4 Dynamic Investments to Watch in 2014

Four companies are ready to change how shareholders think of them.

Mar 18, 2014 at 9:56PM

Growth, changes, and development are what drive companies to produce greater profits and reward their shareholders. Finding the best opportunities often starts with identifying companies that fit this model. To provide a starting point for investors, I'll look at four companies that could progress greatly toward rewarding shareholders throughout the next year.

Algae oil
Investors have been afraid to invest in biofuel companies as so many companies have struggled to produce returns for investors. But Solazyme (NASDAQ:SZYM) is taking a different approach to the development of biofuel and stands to take this even further through the rest of the year.

Unlike so many other struggling biofuel manufacturers, Solazyme is eying biofuel but has kept it as a long-term goal rather than an immediate source of revenue. Instead, Solazyme has been focusing on the specialty chemical market and the manufacturing of substitute food oils.

This has a few key advantages over the straight-to-biofuel approach. These specialty oils and chemicals are higher-margin than biofuel, giving Solazyme the ability to make decent profits without having to build out massive volume. The company also doesn't have to overcome the infrastruture issues related to biofuels, since substitutes for food oils don't require new fueling stations for yet-to-be-designed vehicles.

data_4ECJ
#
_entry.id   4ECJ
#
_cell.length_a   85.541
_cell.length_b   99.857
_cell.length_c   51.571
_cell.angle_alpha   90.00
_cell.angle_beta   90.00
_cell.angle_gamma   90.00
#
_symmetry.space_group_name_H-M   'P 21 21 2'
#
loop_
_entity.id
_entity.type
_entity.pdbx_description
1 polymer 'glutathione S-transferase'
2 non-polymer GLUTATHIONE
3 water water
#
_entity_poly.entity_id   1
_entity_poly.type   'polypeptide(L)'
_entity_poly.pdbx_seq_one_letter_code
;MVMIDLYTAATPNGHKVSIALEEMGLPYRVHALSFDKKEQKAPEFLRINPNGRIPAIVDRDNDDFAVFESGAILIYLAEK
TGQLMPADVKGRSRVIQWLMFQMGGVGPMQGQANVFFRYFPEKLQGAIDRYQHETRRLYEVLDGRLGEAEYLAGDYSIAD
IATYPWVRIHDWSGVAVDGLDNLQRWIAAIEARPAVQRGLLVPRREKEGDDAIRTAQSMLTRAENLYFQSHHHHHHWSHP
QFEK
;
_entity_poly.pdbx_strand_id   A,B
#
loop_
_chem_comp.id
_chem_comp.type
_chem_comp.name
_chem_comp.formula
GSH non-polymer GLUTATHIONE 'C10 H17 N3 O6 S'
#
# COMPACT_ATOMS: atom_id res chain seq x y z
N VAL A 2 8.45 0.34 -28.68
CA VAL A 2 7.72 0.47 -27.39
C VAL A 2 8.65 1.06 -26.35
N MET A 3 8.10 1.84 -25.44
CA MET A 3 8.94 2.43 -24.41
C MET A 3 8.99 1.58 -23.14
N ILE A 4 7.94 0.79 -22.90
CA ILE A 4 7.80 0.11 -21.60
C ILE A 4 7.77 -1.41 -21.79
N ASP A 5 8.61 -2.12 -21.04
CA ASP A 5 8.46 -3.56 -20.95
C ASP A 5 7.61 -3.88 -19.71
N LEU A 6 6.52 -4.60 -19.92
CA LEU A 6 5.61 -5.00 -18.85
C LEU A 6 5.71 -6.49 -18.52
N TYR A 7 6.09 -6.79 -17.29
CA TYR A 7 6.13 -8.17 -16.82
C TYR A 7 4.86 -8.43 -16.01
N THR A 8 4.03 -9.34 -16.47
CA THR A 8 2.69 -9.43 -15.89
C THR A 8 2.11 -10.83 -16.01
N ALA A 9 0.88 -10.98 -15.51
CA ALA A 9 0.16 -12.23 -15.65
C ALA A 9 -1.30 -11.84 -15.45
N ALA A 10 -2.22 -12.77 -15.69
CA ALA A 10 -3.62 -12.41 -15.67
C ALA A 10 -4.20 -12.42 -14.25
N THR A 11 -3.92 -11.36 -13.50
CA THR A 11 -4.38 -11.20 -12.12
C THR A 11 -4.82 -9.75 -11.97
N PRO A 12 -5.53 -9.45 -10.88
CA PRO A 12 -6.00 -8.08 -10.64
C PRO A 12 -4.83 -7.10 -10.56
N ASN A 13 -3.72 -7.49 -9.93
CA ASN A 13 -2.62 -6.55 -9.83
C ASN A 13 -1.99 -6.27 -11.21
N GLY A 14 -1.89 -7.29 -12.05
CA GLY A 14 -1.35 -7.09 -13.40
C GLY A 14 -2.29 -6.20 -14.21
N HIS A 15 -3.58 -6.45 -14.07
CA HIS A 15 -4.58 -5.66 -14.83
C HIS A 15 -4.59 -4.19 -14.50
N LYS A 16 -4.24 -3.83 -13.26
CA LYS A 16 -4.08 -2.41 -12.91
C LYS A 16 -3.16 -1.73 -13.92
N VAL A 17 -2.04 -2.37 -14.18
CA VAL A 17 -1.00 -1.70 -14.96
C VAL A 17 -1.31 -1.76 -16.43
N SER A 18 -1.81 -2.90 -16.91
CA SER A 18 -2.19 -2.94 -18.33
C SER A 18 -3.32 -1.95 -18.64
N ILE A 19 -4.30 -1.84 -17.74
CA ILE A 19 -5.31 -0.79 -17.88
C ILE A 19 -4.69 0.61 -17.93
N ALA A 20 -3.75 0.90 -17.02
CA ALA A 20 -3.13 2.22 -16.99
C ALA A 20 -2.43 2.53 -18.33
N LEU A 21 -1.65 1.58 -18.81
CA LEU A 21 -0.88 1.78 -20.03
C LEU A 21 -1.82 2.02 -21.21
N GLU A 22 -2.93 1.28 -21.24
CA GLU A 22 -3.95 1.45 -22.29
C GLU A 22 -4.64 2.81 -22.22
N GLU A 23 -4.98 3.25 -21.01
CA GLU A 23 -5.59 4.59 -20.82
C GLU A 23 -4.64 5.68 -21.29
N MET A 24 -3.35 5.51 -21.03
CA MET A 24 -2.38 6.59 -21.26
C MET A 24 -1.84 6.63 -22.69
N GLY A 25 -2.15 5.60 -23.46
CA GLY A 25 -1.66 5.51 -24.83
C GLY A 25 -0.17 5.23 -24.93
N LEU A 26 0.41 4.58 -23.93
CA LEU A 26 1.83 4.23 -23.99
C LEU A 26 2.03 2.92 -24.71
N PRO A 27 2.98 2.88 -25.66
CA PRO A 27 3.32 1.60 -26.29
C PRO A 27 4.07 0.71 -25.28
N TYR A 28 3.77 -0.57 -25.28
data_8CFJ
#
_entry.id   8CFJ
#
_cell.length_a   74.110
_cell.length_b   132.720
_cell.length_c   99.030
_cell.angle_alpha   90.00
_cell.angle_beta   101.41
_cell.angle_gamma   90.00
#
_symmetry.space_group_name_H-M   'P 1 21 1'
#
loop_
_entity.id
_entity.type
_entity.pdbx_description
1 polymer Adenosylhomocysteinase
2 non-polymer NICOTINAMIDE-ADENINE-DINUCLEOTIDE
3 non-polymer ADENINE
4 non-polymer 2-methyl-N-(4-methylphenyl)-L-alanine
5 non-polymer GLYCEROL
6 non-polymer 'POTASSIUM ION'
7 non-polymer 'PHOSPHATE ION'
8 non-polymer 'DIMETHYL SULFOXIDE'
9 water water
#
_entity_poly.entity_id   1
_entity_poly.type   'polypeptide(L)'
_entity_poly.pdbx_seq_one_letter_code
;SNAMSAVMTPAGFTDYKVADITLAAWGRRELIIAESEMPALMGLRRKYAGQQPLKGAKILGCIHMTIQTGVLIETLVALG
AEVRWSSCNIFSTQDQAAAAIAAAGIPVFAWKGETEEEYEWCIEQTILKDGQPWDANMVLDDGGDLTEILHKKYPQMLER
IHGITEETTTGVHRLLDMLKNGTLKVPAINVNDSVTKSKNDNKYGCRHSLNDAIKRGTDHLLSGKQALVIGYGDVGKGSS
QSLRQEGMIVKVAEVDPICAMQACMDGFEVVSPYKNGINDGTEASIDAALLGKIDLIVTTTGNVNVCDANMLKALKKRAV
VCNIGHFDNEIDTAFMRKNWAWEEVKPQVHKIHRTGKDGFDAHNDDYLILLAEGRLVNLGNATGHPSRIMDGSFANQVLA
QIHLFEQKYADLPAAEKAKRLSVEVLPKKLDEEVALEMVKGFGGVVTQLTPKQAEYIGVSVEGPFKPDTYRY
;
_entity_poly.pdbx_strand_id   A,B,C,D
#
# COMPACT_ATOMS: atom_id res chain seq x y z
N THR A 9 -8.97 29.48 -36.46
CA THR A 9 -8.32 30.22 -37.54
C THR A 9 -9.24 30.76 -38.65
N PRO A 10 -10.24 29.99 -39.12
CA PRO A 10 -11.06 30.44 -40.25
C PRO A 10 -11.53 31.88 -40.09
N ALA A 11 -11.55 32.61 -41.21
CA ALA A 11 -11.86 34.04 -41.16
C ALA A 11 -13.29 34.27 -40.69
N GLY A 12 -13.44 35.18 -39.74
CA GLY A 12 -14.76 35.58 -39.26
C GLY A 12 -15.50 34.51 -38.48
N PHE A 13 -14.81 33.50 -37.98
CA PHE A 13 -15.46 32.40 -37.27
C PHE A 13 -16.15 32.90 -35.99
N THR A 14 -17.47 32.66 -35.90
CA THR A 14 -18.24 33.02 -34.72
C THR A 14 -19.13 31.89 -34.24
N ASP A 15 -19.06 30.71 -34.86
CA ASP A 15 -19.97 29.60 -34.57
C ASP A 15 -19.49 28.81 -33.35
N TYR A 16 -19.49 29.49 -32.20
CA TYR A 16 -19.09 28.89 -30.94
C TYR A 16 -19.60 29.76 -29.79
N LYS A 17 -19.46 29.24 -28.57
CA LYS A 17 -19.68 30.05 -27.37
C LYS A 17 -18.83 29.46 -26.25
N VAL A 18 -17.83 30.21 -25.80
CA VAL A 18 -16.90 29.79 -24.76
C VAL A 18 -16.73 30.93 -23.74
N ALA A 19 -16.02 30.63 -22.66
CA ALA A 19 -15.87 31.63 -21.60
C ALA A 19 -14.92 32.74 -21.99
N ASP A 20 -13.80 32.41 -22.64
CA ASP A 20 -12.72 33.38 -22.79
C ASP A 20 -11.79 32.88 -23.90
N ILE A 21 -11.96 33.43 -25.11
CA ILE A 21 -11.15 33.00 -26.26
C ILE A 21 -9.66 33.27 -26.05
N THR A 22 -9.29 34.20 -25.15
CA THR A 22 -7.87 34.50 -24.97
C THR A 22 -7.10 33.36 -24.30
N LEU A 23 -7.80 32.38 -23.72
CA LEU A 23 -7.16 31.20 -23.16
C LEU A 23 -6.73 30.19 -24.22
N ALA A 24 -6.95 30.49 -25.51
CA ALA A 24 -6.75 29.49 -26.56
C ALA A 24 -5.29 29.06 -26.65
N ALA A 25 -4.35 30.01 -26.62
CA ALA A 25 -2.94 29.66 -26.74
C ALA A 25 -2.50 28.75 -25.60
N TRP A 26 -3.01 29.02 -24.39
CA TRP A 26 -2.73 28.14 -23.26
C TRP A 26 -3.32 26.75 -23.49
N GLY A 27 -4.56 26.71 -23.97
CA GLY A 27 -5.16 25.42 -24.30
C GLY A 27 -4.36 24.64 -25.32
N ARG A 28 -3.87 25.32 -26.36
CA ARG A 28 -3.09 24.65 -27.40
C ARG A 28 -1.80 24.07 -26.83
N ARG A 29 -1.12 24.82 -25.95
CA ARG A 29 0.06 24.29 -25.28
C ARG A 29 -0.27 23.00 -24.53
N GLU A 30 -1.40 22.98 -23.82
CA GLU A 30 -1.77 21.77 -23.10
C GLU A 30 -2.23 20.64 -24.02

Solazyme is building itself out as a company that can tailor its algae oils to suit the needs of its buyers. Throughout 2014, investors should watch for the company's production facility expansion. In January, Solazyme announced the beginning of production at two of its Iowa facilities, which are expected to "ramp to a nameplate capacity of 20,000 MT/yr within 12-18 months, with targeted potential expansion to 100,000 MT/yr in subsequent years."

Next on the agenda for Solazyme is the opening of its Moema facility in Brazil, where the company expects to further increase capacity by the end of the year. As Solazyme moves toward commercialization of its algae oils, the company is edging out of the biofuel valley of death and into the relative stability of tailored oils. While Solazyme is still expected to be posting negative numbers for the near term, an analyst from Raymond James believes the company could be cash flow-positive by 2015.

Electrifying opportunity
The debate over the valuation of Tesla Motors (NASDAQ:TSLA) is sure to continue, but no matter which side you're on, the Silicon Valley automaker is definitely worth watching in 2014. The company is currently evaluating locations for its "gigafactory," where it will produce the batteries necessary to power its mass production vehicles. Tesla appears to be shopping the factory around to see which location can provide the best mix of incentives and benefits.

Also on tap for 2014 is the expansion of Tesla into the Chinese market. As the company expands from being a niche electric-auto maker, a worldwide presence is important and is leading the opening of new Tesla stores worldwide.